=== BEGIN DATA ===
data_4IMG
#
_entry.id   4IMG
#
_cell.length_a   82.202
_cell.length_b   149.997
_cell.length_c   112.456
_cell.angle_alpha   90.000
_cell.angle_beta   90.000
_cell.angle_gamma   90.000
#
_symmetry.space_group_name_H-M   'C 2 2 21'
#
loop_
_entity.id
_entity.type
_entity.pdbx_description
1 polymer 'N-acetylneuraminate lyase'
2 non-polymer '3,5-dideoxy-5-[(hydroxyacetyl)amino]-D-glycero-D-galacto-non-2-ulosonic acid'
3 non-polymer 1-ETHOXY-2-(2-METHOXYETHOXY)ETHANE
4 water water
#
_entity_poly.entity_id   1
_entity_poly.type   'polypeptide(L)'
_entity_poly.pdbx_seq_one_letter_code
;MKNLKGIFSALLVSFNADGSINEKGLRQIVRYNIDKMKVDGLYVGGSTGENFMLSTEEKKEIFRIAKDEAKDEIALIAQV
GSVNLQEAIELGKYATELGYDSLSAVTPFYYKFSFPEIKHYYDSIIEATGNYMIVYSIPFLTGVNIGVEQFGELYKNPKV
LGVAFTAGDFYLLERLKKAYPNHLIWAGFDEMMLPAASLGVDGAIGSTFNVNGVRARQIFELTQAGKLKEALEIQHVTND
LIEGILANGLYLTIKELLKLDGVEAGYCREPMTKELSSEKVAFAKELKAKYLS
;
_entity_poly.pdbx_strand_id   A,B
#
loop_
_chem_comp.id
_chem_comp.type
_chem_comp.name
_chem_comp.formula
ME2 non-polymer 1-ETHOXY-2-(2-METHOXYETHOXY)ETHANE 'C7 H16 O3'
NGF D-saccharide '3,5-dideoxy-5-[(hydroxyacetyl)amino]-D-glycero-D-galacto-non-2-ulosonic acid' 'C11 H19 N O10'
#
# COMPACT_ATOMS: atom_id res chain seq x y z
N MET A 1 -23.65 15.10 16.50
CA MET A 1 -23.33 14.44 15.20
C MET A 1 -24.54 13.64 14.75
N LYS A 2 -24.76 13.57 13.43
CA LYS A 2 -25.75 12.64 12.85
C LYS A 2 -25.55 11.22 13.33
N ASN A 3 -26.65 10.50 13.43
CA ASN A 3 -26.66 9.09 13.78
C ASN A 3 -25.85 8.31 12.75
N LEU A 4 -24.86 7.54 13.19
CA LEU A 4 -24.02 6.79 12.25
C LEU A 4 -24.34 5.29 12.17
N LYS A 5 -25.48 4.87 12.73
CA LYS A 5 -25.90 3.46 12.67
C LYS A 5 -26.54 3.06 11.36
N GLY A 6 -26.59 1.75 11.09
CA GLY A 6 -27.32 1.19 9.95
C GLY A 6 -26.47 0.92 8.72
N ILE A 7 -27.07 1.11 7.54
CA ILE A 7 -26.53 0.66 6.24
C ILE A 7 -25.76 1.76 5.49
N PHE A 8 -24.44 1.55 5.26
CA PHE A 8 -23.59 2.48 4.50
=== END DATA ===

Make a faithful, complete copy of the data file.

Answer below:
data_4IMG
#
_entry.id   4IMG
#
_cell.length_a   82.202
_cell.length_b   149.997
_cell.length_c   112.456
_cell.angle_alpha   90.000
_cell.angle_beta   90.000
_cell.angle_gamma   90.000
#
_symmetry.space_group_name_H-M   'C 2 2 21'
#
loop_
_entity.id
_entity.type
_entity.pdbx_description
1 polymer 'N-acetylneuraminate lyase'
2 non-polymer '3,5-dideoxy-5-[(hydroxyacetyl)amino]-D-glycero-D-galacto-non-2-ulosonic acid'
3 non-polymer 1-ETHOXY-2-(2-METHOXYETHOXY)ETHANE
4 water water
#
_entity_poly.entity_id   1
_entity_poly.type   'polypeptide(L)'
_entity_poly.pdbx_seq_one_letter_code
;MKNLKGIFSALLVSFNADGSINEKGLRQIVRYNIDKMKVDGLYVGGSTGENFMLSTEEKKEIFRIAKDEAKDEIALIAQV
GSVNLQEAIELGKYATELGYDSLSAVTPFYYKFSFPEIKHYYDSIIEATGNYMIVYSIPFLTGVNIGVEQFGELYKNPKV
LGVAFTAGDFYLLERLKKAYPNHLIWAGFDEMMLPAASLGVDGAIGSTFNVNGVRARQIFELTQAGKLKEALEIQHVTND
LIEGILANGLYLTIKELLKLDGVEAGYCREPMTKELSSEKVAFAKELKAKYLS
;
_entity_poly.pdbx_strand_id   A,B
#
loop_
_chem_comp.id
_chem_comp.type
_chem_comp.name
_chem_comp.formula
ME2 non-polymer 1-ETHOXY-2-(2-METHOXYETHOXY)ETHANE 'C7 H16 O3'
NGF D-saccharide '3,5-dideoxy-5-[(hydroxyacetyl)amino]-D-glycero-D-galacto-non-2-ulosonic acid' 'C11 H19 N O10'
#
# COMPACT_ATOMS: atom_id res chain seq x y z
N MET A 1 -23.65 15.10 16.50
CA MET A 1 -23.33 14.44 15.20
C MET A 1 -24.54 13.64 14.75
N LYS A 2 -24.76 13.57 13.43
CA LYS A 2 -25.75 12.64 12.85
C LYS A 2 -25.55 11.22 13.33
N ASN A 3 -26.65 10.50 13.43
CA ASN A 3 -26.66 9.09 13.78
C ASN A 3 -25.85 8.31 12.75
N LEU A 4 -24.86 7.54 13.19
CA LEU A 4 -24.02 6.79 12.25
C LEU A 4 -24.34 5.29 12.17
N LYS A 5 -25.48 4.87 12.73
CA LYS A 5 -25.90 3.46 12.67
C LYS A 5 -26.54 3.06 11.36
N GLY A 6 -26.59 1.75 11.09
CA GLY A 6 -27.32 1.19 9.95
C GLY A 6 -26.47 0.92 8.72
N ILE A 7 -27.07 1.11 7.54
CA ILE A 7 -26.53 0.66 6.24
C ILE A 7 -25.76 1.76 5.49
N PHE A 8 -24.44 1.55 5.26
CA PHE A 8 -23.59 2.48 4.50